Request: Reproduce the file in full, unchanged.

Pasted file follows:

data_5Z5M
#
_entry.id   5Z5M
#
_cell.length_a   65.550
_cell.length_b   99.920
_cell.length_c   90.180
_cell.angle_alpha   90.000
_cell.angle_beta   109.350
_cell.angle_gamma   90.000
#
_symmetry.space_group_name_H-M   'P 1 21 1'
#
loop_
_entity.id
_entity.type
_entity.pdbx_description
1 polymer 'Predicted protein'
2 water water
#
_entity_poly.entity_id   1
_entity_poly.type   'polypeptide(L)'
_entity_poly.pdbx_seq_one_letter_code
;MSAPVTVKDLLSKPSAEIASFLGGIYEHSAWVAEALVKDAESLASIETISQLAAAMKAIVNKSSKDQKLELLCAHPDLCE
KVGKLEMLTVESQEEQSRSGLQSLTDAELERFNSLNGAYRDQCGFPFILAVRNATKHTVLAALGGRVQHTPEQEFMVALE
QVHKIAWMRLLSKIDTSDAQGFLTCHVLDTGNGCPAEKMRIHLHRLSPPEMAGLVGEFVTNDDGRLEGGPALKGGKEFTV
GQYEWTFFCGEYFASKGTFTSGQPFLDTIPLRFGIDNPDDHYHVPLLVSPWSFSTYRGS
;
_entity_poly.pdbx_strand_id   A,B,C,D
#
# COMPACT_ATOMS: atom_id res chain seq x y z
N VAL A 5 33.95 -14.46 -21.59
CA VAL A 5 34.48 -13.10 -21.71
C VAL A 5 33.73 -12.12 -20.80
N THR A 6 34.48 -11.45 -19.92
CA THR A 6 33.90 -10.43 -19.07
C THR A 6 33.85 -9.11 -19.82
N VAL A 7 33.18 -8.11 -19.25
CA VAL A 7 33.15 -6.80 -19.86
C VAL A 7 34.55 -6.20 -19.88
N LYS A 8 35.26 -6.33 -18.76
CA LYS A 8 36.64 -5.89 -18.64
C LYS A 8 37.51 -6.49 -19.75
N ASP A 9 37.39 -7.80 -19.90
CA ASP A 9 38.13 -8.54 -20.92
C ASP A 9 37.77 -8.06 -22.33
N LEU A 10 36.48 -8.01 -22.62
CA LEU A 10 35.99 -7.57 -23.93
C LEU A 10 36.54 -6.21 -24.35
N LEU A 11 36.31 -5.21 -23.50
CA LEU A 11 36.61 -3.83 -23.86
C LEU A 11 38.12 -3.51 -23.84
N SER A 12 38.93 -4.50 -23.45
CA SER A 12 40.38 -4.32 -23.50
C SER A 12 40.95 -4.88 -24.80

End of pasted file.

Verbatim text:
data_5Z5M
#
_entry.id   5Z5M
#
_cell.length_a   65.550
_cell.length_b   99.920
_cell.length_c   90.180
_cell.angle_alpha   90.000
_cell.angle_beta   109.350
_cell.angle_gamma   90.000
#
_symmetry.space_group_name_H-M   'P 1 21 1'
#
loop_
_entity.id
_entity.type
_entity.pdbx_description
1 polymer 'Predicted protein'
2 water water
#
_entity_poly.entity_id   1
_entity_poly.type   'polypeptide(L)'
_entity_poly.pdbx_seq_one_letter_code
;MSAPVTVKDLLSKPSAEIASFLGGIYEHSAWVAEALVKDAESLASIETISQLAAAMKAIVNKSSKDQKLELLCAHPDLCE
KVGKLEMLTVESQEEQSRSGLQSLTDAELERFNSLNGAYRDQCGFPFILAVRNATKHTVLAALGGRVQHTPEQEFMVALE
QVHKIAWMRLLSKIDTSDAQGFLTCHVLDTGNGCPAEKMRIHLHRLSPPEMAGLVGEFVTNDDGRLEGGPALKGGKEFTV
GQYEWTFFCGEYFASKGTFTSGQPFLDTIPLRFGIDNPDDHYHVPLLVSPWSFSTYRGS
;
_entity_poly.pdbx_strand_id   A,B,C,D
#
# COMPACT_ATOMS: atom_id res chain seq x y z
N VAL A 5 33.95 -14.46 -21.59
CA VAL A 5 34.48 -13.10 -21.71
C VAL A 5 33.73 -12.12 -20.80
N THR A 6 34.48 -11.45 -19.92
CA THR A 6 33.90 -10.43 -19.07
C THR A 6 33.85 -9.11 -19.82
N VAL A 7 33.18 -8.11 -19.25
CA VAL A 7 33.15 -6.80 -19.86
C VAL A 7 34.55 -6.20 -19.88
N LYS A 8 35.26 -6.33 -18.76
CA LYS A 8 36.64 -5.89 -18.64
C LYS A 8 37.51 -6.49 -19.75
N ASP A 9 37.39 -7.80 -19.90
CA ASP A 9 38.13 -8.54 -20.92
C ASP A 9 37.77 -8.06 -22.33
N LEU A 10 36.48 -8.01 -22.62
CA LEU A 10 35.99 -7.57 -23.93
C LEU A 10 36.54 -6.21 -24.35
N LEU A 11 36.31 -5.21 -23.50
CA LEU A 11 36.61 -3.83 -23.86
C LEU A 11 38.12 -3.51 -23.84
N SER A 12 38.93 -4.50 -23.45
CA SER A 12 40.38 -4.32 -23.50
C SER A 12 40.95 -4.88 -24.80